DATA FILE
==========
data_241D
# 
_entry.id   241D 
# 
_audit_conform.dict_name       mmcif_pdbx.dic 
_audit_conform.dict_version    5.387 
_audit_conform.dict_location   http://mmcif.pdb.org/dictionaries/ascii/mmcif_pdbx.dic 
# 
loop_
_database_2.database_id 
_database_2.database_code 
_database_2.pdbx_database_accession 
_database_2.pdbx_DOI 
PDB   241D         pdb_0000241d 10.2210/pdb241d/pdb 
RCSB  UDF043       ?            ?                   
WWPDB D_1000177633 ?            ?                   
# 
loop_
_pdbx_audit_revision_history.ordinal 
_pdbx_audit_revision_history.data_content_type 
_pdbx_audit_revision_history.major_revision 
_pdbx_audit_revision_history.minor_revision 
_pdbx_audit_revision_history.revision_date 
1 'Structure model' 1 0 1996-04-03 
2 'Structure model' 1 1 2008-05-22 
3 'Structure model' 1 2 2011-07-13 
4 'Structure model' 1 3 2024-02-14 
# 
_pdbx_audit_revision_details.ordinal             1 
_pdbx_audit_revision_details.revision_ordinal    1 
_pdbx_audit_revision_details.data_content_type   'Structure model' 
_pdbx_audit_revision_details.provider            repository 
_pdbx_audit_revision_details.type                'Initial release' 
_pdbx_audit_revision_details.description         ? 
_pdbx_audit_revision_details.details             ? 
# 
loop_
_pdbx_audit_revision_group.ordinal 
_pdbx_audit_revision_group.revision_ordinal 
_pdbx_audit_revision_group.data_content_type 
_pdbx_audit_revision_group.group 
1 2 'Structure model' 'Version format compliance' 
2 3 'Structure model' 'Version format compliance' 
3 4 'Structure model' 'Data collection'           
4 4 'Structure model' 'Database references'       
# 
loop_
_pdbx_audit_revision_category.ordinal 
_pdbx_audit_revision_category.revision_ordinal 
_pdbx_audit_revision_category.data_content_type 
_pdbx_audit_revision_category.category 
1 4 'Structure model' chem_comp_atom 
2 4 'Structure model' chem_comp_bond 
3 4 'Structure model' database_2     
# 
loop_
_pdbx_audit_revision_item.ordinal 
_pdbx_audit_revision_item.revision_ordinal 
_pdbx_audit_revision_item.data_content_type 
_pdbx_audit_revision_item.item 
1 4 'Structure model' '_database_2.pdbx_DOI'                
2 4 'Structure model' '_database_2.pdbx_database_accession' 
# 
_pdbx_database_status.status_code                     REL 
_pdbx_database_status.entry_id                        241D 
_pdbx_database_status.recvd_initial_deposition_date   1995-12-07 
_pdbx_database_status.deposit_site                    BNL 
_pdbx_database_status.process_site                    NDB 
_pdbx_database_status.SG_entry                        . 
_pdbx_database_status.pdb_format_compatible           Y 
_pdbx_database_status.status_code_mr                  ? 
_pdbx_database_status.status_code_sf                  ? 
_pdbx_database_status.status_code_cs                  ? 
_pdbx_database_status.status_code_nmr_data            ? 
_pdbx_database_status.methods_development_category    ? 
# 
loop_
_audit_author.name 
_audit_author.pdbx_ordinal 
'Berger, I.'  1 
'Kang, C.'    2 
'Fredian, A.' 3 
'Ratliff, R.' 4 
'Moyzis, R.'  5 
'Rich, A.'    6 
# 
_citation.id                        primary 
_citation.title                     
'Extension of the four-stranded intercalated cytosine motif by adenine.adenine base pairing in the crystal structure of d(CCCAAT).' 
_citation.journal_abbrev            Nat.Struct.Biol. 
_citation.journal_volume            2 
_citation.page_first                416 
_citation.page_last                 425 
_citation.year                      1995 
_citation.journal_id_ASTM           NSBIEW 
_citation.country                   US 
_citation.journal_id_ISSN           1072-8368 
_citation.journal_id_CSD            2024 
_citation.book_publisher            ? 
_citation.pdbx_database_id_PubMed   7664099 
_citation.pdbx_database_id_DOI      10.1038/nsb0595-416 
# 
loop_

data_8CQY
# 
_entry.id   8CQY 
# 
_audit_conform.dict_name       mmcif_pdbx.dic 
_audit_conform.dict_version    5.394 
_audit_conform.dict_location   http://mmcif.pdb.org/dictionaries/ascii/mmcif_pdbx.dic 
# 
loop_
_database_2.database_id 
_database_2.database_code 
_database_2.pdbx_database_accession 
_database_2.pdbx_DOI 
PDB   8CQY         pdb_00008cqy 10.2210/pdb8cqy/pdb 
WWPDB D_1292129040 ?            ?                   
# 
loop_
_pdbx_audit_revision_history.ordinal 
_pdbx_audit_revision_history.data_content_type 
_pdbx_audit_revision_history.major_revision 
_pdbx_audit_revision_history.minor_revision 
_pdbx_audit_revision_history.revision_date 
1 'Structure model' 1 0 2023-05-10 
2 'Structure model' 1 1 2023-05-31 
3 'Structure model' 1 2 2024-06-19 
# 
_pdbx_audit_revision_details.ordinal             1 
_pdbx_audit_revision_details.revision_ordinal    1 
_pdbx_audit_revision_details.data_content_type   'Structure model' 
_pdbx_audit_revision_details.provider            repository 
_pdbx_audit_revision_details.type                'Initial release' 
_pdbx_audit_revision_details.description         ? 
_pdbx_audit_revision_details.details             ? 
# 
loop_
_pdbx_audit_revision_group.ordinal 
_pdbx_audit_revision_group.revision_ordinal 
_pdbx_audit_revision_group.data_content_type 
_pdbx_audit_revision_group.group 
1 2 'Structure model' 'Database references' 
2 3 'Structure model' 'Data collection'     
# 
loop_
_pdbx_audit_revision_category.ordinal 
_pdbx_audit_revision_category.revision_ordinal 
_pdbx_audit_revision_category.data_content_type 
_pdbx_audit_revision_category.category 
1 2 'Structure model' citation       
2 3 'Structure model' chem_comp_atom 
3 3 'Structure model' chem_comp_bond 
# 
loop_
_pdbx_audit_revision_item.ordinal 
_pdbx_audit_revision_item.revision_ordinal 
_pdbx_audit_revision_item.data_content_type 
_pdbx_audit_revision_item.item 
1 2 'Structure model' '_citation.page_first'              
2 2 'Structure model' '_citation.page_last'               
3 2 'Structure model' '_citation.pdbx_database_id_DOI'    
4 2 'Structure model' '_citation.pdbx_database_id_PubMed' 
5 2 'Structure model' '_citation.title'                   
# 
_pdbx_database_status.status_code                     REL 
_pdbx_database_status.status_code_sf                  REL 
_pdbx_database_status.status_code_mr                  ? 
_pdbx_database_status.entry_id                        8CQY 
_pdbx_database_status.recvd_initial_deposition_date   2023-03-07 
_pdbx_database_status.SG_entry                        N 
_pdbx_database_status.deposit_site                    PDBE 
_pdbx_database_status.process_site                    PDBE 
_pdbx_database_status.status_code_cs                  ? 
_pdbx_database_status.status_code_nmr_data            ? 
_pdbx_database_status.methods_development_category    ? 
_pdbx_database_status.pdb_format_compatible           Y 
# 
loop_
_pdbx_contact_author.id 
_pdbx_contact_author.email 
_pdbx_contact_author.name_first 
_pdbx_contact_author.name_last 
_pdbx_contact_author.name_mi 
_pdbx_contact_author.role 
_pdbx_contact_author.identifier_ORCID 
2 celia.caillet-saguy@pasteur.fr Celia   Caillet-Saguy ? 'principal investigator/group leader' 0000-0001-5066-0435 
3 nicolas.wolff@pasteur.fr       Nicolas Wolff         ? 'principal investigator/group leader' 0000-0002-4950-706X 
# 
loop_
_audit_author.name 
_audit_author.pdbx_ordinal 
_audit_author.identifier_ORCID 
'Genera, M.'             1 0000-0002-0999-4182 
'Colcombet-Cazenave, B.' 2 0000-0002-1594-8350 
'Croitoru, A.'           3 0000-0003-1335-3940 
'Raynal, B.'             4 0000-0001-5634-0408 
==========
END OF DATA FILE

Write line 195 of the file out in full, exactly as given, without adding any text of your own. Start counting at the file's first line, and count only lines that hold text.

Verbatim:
'Colcombet-Cazenave, B.' 2 0000-0002-1594-8350 